I think you're on a bad footing if there's any confusion over the role the user is in when viewing a page. It's generally a good idea to use a non-overlapping language appropriate to the role, and set the tone and context so that the user simply cannot be confused.
As a host, you might see phrases like
I think everything in a site of this sort would fall into one of three categories:
User acting as a "Host" = Selling
User acting as a "Guest" = Buying
Configuration - username/password/security, banking information, dark/light mode, etc.
When you are in "Host" mode, you are dealing with "what rates should I offer", &...
The website/app needs to have navigation and labels that are self-explanatory. One such good example is Uber.com. The navigation has a products section that has links like Ride, Drive, Eat, and so on. These sections are the 2 sides of the marketplace (or technically a platform). Once the user goes inside a product, the user can sign in/up to use the service.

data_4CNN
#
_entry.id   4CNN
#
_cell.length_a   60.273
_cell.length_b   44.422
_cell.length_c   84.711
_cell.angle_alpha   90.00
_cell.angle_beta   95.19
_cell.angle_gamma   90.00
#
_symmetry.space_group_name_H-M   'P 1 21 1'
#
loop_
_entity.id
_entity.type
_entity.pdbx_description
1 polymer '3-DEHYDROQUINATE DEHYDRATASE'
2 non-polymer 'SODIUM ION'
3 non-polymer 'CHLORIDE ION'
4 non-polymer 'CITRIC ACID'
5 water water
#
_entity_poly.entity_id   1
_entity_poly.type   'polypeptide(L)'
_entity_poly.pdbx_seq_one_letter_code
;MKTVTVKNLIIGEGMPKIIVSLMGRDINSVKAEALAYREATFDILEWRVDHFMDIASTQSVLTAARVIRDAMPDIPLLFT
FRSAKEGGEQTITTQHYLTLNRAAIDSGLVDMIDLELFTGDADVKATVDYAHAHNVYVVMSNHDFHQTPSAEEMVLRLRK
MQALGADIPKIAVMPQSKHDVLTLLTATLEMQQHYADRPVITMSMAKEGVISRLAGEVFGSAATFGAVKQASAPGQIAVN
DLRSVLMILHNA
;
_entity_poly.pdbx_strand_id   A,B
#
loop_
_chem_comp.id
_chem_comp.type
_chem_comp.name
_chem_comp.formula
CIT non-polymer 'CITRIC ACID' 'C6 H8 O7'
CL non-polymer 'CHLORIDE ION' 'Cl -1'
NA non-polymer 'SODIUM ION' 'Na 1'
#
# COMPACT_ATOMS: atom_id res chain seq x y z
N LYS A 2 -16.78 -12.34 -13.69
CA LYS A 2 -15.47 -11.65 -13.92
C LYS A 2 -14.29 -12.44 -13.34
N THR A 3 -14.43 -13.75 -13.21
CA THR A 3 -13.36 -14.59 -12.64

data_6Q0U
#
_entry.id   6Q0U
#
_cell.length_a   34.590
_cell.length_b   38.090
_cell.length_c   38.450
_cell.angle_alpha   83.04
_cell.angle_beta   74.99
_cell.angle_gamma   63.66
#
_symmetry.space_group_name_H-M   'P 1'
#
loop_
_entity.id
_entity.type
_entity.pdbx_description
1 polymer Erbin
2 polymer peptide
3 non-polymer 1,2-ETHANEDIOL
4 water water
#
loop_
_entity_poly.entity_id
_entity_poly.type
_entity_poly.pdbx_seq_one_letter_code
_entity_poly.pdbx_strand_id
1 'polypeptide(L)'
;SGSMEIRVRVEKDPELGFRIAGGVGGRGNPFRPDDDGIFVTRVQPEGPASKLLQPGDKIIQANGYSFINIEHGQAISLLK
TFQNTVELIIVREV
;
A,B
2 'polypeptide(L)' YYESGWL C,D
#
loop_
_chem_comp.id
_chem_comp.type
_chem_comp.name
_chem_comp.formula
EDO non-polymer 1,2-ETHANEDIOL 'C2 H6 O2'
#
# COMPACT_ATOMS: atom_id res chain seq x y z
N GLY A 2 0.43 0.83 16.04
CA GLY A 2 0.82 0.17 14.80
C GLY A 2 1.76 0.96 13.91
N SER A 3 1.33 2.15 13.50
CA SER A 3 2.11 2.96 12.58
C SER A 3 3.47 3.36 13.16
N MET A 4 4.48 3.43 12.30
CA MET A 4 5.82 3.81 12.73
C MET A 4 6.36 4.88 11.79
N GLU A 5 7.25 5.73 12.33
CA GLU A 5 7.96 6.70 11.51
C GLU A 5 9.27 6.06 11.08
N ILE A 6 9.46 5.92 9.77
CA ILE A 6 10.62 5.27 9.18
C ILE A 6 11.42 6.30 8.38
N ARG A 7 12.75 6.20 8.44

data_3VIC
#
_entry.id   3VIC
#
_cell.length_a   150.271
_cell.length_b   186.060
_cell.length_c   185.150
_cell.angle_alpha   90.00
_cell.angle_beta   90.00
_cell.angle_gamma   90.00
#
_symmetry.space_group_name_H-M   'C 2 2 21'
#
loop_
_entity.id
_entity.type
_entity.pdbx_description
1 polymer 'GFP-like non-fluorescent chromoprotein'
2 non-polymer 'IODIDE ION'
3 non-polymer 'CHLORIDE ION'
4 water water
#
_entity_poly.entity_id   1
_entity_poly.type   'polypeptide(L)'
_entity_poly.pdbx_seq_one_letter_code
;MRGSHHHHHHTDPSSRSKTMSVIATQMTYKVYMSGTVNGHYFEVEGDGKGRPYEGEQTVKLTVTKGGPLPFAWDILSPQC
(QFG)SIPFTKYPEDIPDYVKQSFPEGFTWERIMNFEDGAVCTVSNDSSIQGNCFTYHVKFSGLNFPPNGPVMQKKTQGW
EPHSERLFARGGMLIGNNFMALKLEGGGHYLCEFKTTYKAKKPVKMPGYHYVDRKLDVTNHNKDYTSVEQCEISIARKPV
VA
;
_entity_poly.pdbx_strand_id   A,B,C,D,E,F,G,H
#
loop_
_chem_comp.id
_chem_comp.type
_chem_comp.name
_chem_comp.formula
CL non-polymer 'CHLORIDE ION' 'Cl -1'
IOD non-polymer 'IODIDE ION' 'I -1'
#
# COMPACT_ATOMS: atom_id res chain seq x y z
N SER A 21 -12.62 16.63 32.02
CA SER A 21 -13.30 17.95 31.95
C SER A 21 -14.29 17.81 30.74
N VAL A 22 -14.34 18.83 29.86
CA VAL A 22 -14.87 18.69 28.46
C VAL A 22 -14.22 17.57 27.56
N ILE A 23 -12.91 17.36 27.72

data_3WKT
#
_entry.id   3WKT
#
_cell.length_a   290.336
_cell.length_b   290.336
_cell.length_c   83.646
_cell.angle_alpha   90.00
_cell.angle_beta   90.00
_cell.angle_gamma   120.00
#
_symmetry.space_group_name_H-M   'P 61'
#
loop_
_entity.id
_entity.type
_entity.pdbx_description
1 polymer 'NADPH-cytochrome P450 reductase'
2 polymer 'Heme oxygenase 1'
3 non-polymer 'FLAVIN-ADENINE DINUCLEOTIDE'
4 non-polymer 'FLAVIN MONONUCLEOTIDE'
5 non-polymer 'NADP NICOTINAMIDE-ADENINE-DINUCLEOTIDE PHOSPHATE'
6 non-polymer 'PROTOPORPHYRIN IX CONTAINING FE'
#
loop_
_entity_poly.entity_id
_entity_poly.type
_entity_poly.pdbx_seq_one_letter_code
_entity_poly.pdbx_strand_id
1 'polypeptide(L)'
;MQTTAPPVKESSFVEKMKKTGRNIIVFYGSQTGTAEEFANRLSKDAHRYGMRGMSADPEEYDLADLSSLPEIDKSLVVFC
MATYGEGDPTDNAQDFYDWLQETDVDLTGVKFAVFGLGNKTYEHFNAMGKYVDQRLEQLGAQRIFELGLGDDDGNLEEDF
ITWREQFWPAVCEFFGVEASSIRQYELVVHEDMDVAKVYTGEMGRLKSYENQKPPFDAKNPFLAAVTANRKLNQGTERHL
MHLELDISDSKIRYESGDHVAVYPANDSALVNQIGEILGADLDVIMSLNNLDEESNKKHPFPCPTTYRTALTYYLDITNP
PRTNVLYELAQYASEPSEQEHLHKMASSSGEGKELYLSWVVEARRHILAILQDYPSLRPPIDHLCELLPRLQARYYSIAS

The main UX finding to those who produce written content is that users (mostly) don't read all those nicely crafted words.
Most times users are 'skimming' text. So text has to be written and formatted to be skimmed.
Just sharing my few cents’ worth.
I feel that user research roles can come in place to achieve 2 objectives, namely
To research on what types of content perform better on your website and why/how they are more popular with your readers
To research on ideas and map out a possible future road map for the team to follow
Hope this helps!